Avatar of Perihelion
  • Last Seen: 7 mos ago
  • Joined: 5 yrs ago
  • Posts: 26 (0.02 / day)
  • VMs: 0
  • Username history
    1. Perihelion 5 yrs ago
  • Latest 10 profile visitors:


User has no status, yet


User has no bio, yet

Most Recent Posts

Hi Golem, I'm still here, and don't worry; real life always takes priority!
Works for me :)
Interesting; plenty of directions to take 'sports' cybernetics ;) . I was considering something in construction and/or energy, with a heavy offworld presence. Maybe a space elevator, to make access to orbit and beyond easier...
Sounds very interesting! Cyberpunk with a dash of Eclipse Phase, all leavened with lashings of dystopian corporate greed :) . I shall be keeping an eye out.
Also quite interested and will be keeping an eye out :) .
The Shardspur, Aeviternal Expanse, Vershellen

The Shardspur was ancient. People tended to forget. Clinging to an unforgiving fragment of planar rock, surely the remnant of some much larger island shattered in a long-ago catastrophe, it sailed serenely through a plane of venomous, unmerciful light. Its foundations – the obdurate white granite so ubiquitous to Vershellen as a whole – had floated undisturbed for millennia before humans had ever set foot in the plane, and it bore its far newer burden of towers and bastions lightly.

The old fortress’ archaic battlements and ramparts scowled out at the bright, mad distance of the Aeviternal Expanse, and its rune-worked walls – many feet thick, hewn by desperate hands rather than the smooth precision of golemry or the surpassing skill of magic – bore the wild assault of the planar winds without complaint, as they had for nearly half a millennium.

Once, the Shardspur had been the last refuge of a people driven from their world by a calamity so great it threatened to end them all, but now…well.

The proud pennons of Vershellen – and House Hellebore – still snapped and raced from the squat towers that rose from the scree-littered slopes, the odd lufwood and seeking heartvine clinging grimly to the cliffsides, its garrison of Brass Legionnaires manned the walls with perfect precision and its bronze-dipped siege batteries kept a close and wary eye on the struggling trading settlement of Port Sunlight, but there was no denying that the Shardspur was a backwater.

And that suited Alexander Hellebore, by grace of the Crown Viscount Shardspur and – almost by default - Governor-General of the Expanse Aeviternal, down to the ground. He was a lesser scion of House Hellebore in many ways, a mediocre magister of the second rank – which still left him far above the common masses in skill and power – and without much in the way of besetting pride and ambition that characterised many born to his station. He had his fair share of luxuries, a secure position far removed from the cutthroat politics of his distant and glorious cousin the empress’ Court of Days, and his duties were, while useful, in truth not onerous or critical to the continued prosperity of the empire.

Yes, life was good.

His study was in the highest tower of the Shardspur – which wasn’t saying much, by Vershellese standards; it had been built long before modern reinforcing techniques and metamaterials had even been dreamt of, and so where newer mage spires soared up to the bright heavens, raised by tireless golems and powerful magic, the Shardspur squatted, bristling suspiciously against the world. Whilst the citadel-isle hadn’t seen a major renovation project in two centuries – and why would it? – successive generations had at least seen to the gentle modernization of the interior.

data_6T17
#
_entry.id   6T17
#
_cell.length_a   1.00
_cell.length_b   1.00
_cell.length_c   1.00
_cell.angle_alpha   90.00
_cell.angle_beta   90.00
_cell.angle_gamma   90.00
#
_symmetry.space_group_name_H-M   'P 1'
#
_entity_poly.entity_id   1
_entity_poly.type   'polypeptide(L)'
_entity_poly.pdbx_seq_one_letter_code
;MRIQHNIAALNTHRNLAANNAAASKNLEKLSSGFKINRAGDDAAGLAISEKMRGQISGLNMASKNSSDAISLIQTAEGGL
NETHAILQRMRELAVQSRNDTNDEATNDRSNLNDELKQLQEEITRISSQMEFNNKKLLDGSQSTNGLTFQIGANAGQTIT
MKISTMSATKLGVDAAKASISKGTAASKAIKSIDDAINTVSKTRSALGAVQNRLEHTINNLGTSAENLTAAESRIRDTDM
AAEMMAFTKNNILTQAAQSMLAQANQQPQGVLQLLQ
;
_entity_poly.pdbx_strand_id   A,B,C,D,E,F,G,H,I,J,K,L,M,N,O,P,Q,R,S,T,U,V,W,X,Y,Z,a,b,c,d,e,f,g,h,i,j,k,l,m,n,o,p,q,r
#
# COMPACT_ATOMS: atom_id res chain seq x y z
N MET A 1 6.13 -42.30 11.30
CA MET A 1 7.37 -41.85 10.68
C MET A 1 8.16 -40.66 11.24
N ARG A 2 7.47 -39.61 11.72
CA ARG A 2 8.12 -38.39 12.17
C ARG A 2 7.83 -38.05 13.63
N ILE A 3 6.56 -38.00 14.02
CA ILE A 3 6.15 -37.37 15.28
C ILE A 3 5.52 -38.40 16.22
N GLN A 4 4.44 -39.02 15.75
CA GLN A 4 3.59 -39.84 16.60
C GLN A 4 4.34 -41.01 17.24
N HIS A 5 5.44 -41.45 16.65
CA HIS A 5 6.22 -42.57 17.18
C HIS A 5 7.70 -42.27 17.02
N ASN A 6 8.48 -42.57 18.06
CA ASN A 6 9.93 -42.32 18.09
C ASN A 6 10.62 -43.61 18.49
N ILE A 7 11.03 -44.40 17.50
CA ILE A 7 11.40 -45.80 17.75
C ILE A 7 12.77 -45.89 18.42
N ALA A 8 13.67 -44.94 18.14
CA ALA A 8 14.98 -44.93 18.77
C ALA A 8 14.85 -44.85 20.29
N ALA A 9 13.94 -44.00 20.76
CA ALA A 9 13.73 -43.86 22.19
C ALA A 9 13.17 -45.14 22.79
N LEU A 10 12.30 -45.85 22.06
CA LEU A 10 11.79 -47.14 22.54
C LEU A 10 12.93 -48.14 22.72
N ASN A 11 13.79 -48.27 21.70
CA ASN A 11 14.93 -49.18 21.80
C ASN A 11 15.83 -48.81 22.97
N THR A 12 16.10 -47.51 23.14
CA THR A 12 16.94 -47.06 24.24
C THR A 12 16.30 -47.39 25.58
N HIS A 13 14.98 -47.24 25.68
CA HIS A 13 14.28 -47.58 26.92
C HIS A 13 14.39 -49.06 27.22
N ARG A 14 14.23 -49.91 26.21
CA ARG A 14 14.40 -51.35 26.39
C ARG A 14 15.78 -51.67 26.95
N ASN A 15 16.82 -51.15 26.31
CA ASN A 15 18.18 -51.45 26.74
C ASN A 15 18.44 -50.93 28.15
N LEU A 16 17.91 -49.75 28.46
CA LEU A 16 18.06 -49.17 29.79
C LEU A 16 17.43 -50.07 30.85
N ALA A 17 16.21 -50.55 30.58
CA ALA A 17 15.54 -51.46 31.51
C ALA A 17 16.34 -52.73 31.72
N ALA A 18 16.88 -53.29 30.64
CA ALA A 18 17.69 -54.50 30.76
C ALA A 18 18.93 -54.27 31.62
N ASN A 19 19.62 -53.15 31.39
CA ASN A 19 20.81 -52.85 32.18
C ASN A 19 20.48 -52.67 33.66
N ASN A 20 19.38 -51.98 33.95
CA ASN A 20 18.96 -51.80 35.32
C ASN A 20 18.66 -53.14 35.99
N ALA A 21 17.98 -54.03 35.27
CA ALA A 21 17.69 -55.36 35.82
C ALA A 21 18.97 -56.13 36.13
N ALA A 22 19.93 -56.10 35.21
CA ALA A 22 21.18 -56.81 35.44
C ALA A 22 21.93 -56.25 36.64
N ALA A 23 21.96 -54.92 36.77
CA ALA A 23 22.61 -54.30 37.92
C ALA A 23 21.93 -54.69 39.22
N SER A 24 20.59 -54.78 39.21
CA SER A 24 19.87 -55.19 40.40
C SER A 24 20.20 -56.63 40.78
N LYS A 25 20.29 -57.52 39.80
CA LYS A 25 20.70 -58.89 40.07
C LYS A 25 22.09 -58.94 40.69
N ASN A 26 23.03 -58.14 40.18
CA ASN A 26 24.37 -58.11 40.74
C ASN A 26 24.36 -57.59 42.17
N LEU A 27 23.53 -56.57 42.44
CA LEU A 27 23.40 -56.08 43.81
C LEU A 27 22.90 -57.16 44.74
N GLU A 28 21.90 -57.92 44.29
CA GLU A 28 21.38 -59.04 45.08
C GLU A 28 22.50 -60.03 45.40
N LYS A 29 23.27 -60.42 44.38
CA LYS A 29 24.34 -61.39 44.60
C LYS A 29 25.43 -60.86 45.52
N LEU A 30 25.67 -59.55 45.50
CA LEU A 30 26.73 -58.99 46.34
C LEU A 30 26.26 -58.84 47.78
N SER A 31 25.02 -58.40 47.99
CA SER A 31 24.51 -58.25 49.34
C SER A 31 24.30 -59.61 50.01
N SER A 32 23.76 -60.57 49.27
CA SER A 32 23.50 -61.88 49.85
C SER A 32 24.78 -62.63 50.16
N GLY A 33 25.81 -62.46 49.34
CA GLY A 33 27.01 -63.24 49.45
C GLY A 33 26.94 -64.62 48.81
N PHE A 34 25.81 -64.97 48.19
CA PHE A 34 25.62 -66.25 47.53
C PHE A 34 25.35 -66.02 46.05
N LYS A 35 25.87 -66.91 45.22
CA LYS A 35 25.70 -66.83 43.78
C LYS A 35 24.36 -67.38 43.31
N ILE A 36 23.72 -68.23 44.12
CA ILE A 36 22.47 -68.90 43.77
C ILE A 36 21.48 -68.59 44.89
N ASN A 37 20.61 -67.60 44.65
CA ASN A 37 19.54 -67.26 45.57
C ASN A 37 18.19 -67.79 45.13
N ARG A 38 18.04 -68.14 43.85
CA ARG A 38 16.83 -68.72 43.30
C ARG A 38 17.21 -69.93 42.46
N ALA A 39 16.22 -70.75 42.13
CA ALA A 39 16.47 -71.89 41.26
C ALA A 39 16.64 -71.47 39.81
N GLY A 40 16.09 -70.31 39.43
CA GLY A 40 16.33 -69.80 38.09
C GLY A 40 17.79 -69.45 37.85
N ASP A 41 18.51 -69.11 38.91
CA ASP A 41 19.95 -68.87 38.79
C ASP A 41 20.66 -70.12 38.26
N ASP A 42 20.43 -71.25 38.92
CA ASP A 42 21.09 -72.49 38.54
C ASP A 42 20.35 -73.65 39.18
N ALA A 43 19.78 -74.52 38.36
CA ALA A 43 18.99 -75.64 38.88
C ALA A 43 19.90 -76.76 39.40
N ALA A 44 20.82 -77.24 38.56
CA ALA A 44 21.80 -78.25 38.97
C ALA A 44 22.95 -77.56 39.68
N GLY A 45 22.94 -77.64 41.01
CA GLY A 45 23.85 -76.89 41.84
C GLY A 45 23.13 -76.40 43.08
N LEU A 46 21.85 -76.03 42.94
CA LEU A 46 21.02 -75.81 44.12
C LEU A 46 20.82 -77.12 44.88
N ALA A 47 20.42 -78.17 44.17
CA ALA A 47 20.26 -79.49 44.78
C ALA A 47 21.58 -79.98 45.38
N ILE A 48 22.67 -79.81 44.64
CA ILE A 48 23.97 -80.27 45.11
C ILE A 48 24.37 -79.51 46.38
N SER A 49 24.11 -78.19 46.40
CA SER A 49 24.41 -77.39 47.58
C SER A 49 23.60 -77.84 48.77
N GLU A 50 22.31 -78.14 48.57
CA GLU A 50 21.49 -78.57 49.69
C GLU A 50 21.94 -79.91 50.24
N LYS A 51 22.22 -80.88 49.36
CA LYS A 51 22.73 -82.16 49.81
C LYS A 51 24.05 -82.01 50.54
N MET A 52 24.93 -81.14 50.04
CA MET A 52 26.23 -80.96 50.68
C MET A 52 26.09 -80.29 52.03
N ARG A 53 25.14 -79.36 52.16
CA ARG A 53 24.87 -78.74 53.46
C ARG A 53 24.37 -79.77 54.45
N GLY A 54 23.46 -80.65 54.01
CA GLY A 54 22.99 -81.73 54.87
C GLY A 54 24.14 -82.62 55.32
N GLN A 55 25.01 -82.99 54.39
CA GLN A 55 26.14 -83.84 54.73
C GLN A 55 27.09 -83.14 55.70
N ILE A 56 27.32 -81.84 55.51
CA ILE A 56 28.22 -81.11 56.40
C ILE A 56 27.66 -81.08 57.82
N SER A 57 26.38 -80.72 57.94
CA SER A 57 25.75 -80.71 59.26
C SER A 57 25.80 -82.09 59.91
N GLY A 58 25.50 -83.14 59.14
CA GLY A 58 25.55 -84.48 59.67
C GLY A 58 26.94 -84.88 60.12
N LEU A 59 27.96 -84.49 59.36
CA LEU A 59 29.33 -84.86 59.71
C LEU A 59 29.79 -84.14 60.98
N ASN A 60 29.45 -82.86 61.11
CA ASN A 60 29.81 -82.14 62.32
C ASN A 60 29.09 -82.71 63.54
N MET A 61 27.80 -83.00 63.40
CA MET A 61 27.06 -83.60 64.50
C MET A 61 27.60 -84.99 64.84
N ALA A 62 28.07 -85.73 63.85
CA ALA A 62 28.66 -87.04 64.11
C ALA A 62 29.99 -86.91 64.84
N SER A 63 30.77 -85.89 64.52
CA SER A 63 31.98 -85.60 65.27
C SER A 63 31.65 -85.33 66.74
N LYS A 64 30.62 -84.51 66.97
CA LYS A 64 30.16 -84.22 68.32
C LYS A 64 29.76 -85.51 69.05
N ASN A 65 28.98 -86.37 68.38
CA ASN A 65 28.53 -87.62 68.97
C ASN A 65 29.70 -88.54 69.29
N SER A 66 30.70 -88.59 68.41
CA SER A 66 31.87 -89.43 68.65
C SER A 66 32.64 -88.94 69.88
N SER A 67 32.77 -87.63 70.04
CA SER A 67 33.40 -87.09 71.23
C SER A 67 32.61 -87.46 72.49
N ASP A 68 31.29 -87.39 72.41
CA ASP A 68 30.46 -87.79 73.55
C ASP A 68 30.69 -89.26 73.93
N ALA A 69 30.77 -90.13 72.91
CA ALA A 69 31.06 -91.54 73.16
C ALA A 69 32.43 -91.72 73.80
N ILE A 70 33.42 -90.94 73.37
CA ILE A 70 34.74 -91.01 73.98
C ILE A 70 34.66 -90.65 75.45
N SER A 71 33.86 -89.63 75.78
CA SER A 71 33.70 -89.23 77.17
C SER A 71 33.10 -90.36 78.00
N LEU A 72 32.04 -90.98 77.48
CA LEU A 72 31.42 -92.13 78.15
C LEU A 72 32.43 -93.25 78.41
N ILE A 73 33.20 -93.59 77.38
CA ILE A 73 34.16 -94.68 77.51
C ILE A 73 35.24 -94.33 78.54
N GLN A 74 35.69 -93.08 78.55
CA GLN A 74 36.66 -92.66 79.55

Thus, Alexander’s study was a comfortable place of plush crimson carpets and orphidax wood panelling, the poison radiance transmuted into harmless and rich blocks of vermillion light by the elaborate stained-glass windows, waves of sumptuous colour washing up the panes in an ornate display of the glassmage’s art. Magelights glowed warmly in baroque sconces, highlighting the archaic pale fan-vaulting that supported the roof and bathing his desk in abundant radiance.

A desk that was piled high with paperwork, brigaded by overstuffed bookshelves groaning under the weight of tomes, everything from the ancient and carefully-preserved handwritten vellum and leather to the more modern printed paper and cloth, to a few precious examples of memory-glass and manasteel, for the truly critical records. Even a sleepy, bucolic backwater like the Expanse generated tremendous volumes of paperwork – bills of lading, taxation records, reports from the small squadron of sky-cutters based in the Shardspur’s rudimentary docks, Courts of Appeal cases, maintenance requests…the list went on and on and on, all important work, all necessary work, but – and Alexander always felt a slight, glad glow – nothing that was critical. No princely magister’s pet projects needing immediate and total attention under the threat of annihilation, no political intrigue requiring the prioritization of this over that, none of the inevitable reprisals and recriminations…just the regular business of citizens sept to the House of Hellebore, the concerns of the few minor Houses that made their homes under that same imperial aegis and the yearly visit of the empress’ circuit rider from the capital.

Finishing the latest – a dispute over jurisdiction, of all things, of one of the essence-mills that powered the mana grid of Port Sunlight – and setting his seal with a sizzle of arcane sparks, Alexander rose from his chair with a sigh and padded over to one of the windows. A lingering touch, a mote or two of mana, and the dense scarlet cleared and paled obediently, letting him – if he was careful, and didn’t spend too long at it – take an unfettered look at his province.

At this time of year, the light, the endless, all-pervading light of a million stars, was tinged green and gold and the winds were heavy with the promise of life. Everything grew when the skies were saturated with virescence, farmers delighting as their crops exploded out of the ground like fireworks and gardeners despairing as their fiercely parterred and pleached arrangements were swallowed beneath the relentless tide of new growth. The air was heady with the sweet scent of exile’s roses running wild, carried through the long-defunct Gate – which resided not a stone’s throw from the Shardspur, a vast and empty arc – from Gaia as a memory of the lost homeland and distributed everywhere the empire found purchase.